30/04/2014

BLOG: Knowing When to Stop

In 1993 I was in the politics department at Bristol University when I was shown one of the first ever web browsers, Mosaic. While I was no computer person the idea of it really sparked something in me.

Two years later the web really took off and I saw the potential for a new type of agency; one that combined traditional creativity, marketing and design with this new technology. I guess it’s what you’d now call a digital agency; back then they didn’t exist. Instead you had to start your own, and thankfully I was stubborn-minded enough to do so. What I wanted to create was an agency that was recognised for the quality of its work and that behaved with integrity. I wasn’t interested in becoming the next Bill Gates and money didn’t particularly motivate me.

Initially, 3Sixty was a virtual agency – because few people had those early web skills – and I just project managed the ones who did. By 2000 the digital market had matured and we moved the company to an office space in Bristol.
3Sixty began to resemble a regular agency and that’s pretty much the way it stayed until I left in 2012.

The thing about running a creative company is that you need passion and energy. Very often one drives the other. I’m 45 now and I was starting to meet clients who were young enough to be my children! I saw new ideas, and a new attitude from people who had grown up with the technology. Looking at the changing faces of the industry, I felt that perhaps I’d reached the peak of what I could realistically achieve leading a creative digital agency. After 17 years it was time for me to be involved with the industry in a slightly different way.

Looking over at the last years at 3Sixty I’ll admit the business didn’t turn out exactly the way I’d wanted, but that’s the nature of creative entrepreneurs; you’re never content with your achievements. Better clients, more enjoyment, more money… there’s always something more! So I was never quite content with 3Sixty, but I can’t say I’ve ever met a company head who was. We’re always itching for the next challenge and that can either be the fuel to create or it can drive you mad.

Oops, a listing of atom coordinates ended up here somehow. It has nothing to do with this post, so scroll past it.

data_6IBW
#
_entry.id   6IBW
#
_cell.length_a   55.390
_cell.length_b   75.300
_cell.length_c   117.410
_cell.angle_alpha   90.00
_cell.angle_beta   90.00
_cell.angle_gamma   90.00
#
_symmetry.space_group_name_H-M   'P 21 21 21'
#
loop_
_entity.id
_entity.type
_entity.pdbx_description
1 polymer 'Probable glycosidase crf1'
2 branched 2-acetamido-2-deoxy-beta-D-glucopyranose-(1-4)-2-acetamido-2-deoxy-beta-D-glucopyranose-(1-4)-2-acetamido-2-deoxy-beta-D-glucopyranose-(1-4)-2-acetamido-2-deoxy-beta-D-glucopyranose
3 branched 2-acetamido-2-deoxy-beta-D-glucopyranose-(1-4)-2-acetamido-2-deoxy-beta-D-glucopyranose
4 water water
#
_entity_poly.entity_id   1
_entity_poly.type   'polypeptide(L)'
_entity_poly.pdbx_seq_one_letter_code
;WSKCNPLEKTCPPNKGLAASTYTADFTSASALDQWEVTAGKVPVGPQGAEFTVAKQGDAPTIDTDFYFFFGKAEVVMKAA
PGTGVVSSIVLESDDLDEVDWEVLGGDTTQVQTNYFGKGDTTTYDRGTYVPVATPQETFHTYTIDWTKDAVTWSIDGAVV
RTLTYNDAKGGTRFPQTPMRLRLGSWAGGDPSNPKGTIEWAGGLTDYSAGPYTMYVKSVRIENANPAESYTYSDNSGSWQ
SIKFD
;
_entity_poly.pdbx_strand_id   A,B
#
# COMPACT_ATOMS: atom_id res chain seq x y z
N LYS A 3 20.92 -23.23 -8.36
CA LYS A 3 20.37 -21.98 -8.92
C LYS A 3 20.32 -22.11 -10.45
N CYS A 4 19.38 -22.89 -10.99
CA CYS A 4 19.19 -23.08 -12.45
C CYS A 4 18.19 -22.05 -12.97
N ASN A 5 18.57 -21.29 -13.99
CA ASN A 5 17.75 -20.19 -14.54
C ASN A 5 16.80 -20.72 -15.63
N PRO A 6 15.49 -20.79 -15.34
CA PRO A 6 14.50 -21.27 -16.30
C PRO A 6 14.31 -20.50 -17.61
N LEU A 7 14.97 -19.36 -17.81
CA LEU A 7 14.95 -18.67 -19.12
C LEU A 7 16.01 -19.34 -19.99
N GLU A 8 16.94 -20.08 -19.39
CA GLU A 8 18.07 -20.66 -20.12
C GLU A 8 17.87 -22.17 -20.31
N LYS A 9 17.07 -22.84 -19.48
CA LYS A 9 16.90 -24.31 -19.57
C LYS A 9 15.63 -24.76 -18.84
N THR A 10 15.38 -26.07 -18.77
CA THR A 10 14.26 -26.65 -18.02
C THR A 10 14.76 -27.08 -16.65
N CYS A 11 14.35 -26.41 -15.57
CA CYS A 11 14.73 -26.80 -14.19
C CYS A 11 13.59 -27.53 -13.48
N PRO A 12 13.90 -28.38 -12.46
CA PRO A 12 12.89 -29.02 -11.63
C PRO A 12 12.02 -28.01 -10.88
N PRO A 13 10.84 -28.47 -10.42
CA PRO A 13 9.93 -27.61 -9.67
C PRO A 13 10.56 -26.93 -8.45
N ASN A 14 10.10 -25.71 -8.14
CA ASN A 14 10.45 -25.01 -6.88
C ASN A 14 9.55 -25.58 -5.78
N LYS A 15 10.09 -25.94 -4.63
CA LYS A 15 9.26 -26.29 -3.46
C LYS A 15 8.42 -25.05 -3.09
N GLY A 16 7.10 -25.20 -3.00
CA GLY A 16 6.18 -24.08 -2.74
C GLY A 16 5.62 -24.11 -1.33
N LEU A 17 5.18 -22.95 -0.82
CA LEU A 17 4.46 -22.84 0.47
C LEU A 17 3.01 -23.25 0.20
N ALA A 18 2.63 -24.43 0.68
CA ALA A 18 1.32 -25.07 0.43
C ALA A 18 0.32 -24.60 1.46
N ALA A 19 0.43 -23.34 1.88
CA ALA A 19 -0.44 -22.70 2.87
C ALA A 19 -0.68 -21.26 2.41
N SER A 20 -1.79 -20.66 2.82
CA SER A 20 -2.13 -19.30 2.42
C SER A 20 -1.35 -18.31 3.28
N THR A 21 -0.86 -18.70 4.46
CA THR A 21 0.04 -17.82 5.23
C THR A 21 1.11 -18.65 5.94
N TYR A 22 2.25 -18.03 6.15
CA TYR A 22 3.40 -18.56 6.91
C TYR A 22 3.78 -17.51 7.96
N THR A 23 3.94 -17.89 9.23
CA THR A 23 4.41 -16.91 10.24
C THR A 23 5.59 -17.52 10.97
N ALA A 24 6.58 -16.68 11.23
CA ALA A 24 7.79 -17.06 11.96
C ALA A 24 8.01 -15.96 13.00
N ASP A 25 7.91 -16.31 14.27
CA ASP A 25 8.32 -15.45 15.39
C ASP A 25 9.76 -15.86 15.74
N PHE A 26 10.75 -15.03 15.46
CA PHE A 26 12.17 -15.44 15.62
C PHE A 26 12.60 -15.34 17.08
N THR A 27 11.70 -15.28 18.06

The last four years at 3Sixty became increasingly frustrating for me, as we tried to achieve these high aspirations during an uncertain economic climate. I did get ground down by that; the fact that the recession dragged on for so long meant that some of the energy and optimism I used to have for the business became hard to find. That passion should make you feel like you’d almost do it for free. If you go in to the creative sector simply trying to become the next Mark Zuckerberg then you probably won’t succeed. The motives of successful creative people are never money but passion for the challenge, and so when that is gone you know it’s time for a fresh challenge. I had made my mind up by summer 2010 and told the board that I wanted out within three years.

It may not have been the way I’d envisaged leaving the business but ultimately I’ve ended up where I wanted and have a fresh sheet of paper. I had to admit that I’d fallen out of love with the business and that it was time to move on. Anyone in that position just has to ask themself if they have fallen out of love with running a business or with the actual business itself. The only answer to both of those questions is not to sit and suffer, otherwise it will grind you down in to the dust. You’ll waste your life and, what with being in the creative industries, you’ll not exactly make a fortune while doing so. So don’t be too proud to move on.

Leaving something you’ve built is almost like splitting up with a girlfriend. The anticipation is awful but once you’ve actually done it there’s an immense sense of liberation; that you can move on to the next chapter in your life. I’m looking forward to turning the page.


3SIXTY

In founding 3Sixty in the mid-nineties, Chris Thurling created one of the UK’s first true digital agencies. Over three decades at the company he saw through every new trend and technology that has come to pass.

Illustrated by Slumber Bean

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